Energy Awareness Month: Alleviating energy burden for low-income communities
October 1 marked the start of Energy Awareness Month, a time to learn about the many moving parts of the energy industry, to consider your own energy use and ways you might lessen it, and maybe even to explore greener options for your home’s heating or cooling equipment.
One topic that you might explore is energy burden, which the U.S. Department of Energy defines as “the percentage of gross household income spent on energy costs” — a.k.a. the amount of your paycheck that goes toward utility bills. Low-income households that bring in less money than average- or higher-income households have a higher energy burden — a higher percentage of their income that must go toward paying to keep their homes comfortable and safe. That is why CEE implements a variety of programs specifically to help alleviate the energy burdens of low-income communities, a handful of which are highlighted below.
According to the Minnesota Housing Partnership’s 2019 State of the State’s Housing report, there were 108,109 owner households last year that were severely burdened by costs. Energy bills lurk among those costs. Because of this, CEE implements a number of programs to lessen the energy burden of low-income residents in single-family homes. The following are two such programs:
Low-Income Home Energy Squad: Home Energy Squad (HES) is a direct-install home energy audit program available to customers of Xcel Energy and CenterPoint Energy who live in 1–4-unit homes (including single-family homes and rentals within that range). Under the low-income model, free visits are available to qualified households. See the guidelines for income qualifications here, on the HES website under FAQs.
Greater Minnesota Gas: CEE administers home audit and weatherization programs on behalf of Greater Minnesota Gas for single-family homes in rural communities, many of which often have a high proportion of low-income residents.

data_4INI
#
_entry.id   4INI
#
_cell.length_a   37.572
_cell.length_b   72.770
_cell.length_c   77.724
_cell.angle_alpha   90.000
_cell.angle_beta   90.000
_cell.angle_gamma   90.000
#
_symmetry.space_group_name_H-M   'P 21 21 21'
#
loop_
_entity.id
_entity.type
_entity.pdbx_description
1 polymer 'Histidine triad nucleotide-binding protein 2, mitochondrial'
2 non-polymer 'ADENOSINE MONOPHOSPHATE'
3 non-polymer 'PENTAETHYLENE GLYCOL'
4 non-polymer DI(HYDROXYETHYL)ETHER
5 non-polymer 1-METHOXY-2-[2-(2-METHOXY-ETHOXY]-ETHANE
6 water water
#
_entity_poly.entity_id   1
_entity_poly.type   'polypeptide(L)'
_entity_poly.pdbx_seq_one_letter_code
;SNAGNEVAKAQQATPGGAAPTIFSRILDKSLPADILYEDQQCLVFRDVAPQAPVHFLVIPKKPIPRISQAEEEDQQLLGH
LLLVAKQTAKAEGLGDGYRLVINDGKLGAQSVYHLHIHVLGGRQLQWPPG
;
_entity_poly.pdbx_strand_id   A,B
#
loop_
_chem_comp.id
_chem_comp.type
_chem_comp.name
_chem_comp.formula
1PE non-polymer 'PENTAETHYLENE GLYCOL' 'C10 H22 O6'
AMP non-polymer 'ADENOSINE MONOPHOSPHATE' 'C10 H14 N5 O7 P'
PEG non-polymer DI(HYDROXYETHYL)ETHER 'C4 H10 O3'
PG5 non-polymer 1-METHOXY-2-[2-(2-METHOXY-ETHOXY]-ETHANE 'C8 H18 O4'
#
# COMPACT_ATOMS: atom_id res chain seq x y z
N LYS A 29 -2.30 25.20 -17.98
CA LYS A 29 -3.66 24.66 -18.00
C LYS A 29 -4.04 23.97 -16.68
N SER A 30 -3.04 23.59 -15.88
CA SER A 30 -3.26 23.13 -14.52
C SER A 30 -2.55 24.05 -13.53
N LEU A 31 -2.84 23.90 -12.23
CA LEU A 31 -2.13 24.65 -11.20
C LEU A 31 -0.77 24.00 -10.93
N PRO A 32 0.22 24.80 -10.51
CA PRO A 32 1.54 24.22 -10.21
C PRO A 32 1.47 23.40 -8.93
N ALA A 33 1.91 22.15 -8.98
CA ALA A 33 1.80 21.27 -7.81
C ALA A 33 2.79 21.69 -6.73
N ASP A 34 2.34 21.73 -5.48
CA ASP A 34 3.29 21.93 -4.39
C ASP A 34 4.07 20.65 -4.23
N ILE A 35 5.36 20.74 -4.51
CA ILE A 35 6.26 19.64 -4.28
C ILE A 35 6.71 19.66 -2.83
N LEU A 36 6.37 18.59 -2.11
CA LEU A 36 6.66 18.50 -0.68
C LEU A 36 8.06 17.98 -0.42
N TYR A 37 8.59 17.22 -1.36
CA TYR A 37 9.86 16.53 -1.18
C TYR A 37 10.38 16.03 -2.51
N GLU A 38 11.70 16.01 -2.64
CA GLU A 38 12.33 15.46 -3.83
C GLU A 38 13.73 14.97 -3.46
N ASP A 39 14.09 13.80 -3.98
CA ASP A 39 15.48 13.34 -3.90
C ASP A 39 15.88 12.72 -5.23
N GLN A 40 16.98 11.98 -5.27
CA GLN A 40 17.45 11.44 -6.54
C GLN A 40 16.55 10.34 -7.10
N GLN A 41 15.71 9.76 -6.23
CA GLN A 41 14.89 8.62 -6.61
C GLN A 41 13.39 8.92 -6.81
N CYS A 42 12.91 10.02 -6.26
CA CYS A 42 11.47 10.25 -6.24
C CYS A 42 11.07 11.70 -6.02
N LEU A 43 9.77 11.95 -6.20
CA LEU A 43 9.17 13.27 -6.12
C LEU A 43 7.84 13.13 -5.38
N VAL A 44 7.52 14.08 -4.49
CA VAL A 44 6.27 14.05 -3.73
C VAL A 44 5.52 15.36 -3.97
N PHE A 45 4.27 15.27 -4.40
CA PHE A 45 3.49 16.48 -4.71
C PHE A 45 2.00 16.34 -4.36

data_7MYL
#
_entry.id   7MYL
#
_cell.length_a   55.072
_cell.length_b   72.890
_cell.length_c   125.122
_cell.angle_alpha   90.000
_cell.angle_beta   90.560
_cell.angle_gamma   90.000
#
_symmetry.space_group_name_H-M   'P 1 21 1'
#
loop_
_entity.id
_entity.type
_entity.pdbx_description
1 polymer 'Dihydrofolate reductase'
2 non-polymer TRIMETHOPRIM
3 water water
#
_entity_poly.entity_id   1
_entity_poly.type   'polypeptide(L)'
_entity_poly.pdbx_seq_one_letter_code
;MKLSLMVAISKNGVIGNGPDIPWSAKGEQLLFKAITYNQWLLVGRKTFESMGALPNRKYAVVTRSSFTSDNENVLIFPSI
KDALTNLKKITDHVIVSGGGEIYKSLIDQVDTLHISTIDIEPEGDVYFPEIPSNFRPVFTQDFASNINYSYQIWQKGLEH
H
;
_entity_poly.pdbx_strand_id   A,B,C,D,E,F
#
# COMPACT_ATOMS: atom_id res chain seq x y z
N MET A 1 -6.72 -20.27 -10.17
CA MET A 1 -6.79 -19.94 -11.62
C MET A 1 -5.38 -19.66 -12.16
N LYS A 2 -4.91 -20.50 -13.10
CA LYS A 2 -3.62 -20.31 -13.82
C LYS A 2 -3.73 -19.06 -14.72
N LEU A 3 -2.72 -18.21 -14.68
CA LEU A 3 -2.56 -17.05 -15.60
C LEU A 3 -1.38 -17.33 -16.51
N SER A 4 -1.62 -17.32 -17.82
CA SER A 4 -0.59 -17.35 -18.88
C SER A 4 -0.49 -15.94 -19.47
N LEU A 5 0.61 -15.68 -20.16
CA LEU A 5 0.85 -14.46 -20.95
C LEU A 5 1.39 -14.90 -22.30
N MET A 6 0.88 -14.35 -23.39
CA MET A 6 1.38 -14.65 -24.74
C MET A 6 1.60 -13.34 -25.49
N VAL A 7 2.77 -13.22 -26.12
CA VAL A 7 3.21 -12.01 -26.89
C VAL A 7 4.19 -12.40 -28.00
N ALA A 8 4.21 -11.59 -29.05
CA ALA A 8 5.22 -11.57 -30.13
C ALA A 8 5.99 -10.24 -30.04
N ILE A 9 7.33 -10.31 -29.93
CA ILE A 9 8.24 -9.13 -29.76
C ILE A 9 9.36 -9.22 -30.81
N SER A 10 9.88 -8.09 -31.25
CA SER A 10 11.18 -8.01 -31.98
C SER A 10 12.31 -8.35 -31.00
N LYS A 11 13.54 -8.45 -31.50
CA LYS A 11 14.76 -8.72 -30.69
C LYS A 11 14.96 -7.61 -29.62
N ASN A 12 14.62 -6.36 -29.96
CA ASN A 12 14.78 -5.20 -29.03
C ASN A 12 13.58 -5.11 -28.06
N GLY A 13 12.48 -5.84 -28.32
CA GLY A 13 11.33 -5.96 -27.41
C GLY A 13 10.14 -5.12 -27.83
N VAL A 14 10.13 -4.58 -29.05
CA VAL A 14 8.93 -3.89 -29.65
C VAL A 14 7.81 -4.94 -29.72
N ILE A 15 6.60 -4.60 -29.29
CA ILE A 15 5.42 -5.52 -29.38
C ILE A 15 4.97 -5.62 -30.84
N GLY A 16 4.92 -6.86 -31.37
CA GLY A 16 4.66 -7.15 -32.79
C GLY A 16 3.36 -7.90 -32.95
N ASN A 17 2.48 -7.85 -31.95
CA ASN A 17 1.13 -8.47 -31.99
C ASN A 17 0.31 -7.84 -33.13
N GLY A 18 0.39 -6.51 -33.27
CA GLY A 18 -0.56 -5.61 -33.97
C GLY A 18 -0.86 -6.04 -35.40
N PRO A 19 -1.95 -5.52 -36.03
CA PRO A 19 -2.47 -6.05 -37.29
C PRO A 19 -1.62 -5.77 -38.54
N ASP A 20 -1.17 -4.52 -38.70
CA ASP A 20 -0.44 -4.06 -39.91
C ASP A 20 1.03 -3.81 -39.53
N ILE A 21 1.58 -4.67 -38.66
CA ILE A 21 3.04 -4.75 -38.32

According to the U.S. Department of Housing and Urban Development’s Worst Case Housing Needs 2017 Report to Congress, 64% of renters in the United States have low incomes. As multifamily properties are often rentals, several CEE programs targeting those buildings directly impact low-income tenants. Here’s some quick info on two of those programs:
Minneapolis 4d Affordable Housing Incentive Program: This program helps preserve affordable housing and decrease utility costs for low-income tenants. Staff help property owners of affordable housing sign up for audits, provide energy assessments, and navigate rebates and city funding.
Multifamily Direct Install Program: CEE implements energy audits, upgrades, and direct installation of energy-saving products for multifamily buildings on behalf of Minnesota Energy Resources and several other greater Minnesota utilities. Energy savings from direct product installs notably reduce tenants’ overall energy burden. This program serves both market-rate and affordable housing, with higher incentives available for the latter. Of all properties served, 30%–50% have been income qualified.
Stay tuned for more posts celebrating Energy Awareness Month, including tips for this winter on how to keep warm while getting your utility bills to chill out.
This post is part of a series of blogs exploring the ways in which CEE’s work overlaps with low-income communities across the areas we serve in both Minnesota and Wisconsin.